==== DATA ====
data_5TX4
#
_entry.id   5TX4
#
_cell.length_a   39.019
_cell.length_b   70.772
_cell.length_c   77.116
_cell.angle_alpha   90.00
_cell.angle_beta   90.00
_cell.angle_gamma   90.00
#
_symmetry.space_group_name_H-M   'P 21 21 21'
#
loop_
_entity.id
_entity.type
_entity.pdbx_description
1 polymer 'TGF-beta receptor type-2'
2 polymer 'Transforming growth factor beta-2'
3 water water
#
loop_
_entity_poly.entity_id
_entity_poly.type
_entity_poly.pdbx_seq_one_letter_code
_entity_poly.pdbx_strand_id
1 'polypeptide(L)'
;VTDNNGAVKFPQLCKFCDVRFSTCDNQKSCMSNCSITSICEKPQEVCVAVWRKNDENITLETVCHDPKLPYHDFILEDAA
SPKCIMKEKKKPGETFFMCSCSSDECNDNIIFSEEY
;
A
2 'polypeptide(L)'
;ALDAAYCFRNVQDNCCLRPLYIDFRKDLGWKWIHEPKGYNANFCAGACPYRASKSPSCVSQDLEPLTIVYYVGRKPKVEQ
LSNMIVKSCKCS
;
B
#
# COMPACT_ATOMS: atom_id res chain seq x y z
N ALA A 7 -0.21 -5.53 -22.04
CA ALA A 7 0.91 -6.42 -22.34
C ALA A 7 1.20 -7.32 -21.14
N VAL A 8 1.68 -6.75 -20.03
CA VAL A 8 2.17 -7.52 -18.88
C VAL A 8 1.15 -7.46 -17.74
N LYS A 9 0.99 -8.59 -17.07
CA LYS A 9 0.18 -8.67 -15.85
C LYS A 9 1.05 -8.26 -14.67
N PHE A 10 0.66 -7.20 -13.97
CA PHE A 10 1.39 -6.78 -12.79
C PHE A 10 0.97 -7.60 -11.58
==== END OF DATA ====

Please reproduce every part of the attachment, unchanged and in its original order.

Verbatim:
data_5TX4
#
_entry.id   5TX4
#
_cell.length_a   39.019
_cell.length_b   70.772
_cell.length_c   77.116
_cell.angle_alpha   90.00
_cell.angle_beta   90.00
_cell.angle_gamma   90.00
#
_symmetry.space_group_name_H-M   'P 21 21 21'
#
loop_
_entity.id
_entity.type
_entity.pdbx_description
1 polymer 'TGF-beta receptor type-2'
2 polymer 'Transforming growth factor beta-2'
3 water water
#
loop_
_entity_poly.entity_id
_entity_poly.type
_entity_poly.pdbx_seq_one_letter_code
_entity_poly.pdbx_strand_id
1 'polypeptide(L)'
;VTDNNGAVKFPQLCKFCDVRFSTCDNQKSCMSNCSITSICEKPQEVCVAVWRKNDENITLETVCHDPKLPYHDFILEDAA
SPKCIMKEKKKPGETFFMCSCSSDECNDNIIFSEEY
;
A
2 'polypeptide(L)'
;ALDAAYCFRNVQDNCCLRPLYIDFRKDLGWKWIHEPKGYNANFCAGACPYRASKSPSCVSQDLEPLTIVYYVGRKPKVEQ
LSNMIVKSCKCS
;
B
#
# COMPACT_ATOMS: atom_id res chain seq x y z
N ALA A 7 -0.21 -5.53 -22.04
CA ALA A 7 0.91 -6.42 -22.34
C ALA A 7 1.20 -7.32 -21.14
N VAL A 8 1.68 -6.75 -20.03
CA VAL A 8 2.17 -7.52 -18.88
C VAL A 8 1.15 -7.46 -17.74
N LYS A 9 0.99 -8.59 -17.07
CA LYS A 9 0.18 -8.67 -15.85
C LYS A 9 1.05 -8.26 -14.67
N PHE A 10 0.66 -7.20 -13.97
CA PHE A 10 1.39 -6.78 -12.79
C PHE A 10 0.97 -7.60 -11.58